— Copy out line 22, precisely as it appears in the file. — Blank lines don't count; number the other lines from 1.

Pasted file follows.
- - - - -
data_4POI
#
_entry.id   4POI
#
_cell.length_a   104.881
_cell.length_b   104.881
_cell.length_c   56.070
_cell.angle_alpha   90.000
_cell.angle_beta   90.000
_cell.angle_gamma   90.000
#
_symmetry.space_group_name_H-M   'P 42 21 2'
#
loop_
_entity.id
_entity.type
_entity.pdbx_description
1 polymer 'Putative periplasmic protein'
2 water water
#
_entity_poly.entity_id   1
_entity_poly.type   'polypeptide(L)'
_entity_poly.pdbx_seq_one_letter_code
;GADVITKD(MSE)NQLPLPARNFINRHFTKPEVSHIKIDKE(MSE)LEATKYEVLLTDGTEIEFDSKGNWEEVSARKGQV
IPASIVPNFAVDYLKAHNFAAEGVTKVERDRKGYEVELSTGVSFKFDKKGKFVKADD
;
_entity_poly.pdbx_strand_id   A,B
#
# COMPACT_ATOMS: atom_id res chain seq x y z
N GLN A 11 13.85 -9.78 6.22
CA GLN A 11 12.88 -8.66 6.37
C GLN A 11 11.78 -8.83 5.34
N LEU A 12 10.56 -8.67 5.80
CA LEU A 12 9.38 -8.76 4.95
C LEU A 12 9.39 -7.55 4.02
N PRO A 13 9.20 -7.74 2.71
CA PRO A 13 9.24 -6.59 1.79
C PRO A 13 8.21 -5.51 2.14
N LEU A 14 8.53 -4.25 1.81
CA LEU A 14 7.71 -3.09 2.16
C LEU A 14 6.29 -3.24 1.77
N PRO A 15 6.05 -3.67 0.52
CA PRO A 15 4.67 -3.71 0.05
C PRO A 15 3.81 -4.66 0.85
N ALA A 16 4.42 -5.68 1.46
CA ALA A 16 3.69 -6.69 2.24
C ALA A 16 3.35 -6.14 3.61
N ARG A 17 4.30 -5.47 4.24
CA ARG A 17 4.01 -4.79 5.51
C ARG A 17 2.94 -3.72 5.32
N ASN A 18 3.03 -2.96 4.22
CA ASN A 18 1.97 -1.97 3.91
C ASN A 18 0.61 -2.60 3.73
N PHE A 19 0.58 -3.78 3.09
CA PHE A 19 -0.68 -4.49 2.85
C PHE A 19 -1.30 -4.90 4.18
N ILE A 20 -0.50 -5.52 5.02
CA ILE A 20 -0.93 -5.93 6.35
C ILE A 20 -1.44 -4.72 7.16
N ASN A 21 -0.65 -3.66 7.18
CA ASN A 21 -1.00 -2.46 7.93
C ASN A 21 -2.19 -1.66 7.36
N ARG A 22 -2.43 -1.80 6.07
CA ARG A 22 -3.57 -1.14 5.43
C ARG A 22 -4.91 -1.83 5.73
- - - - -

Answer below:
_entity_poly.type   'polypeptide(L)'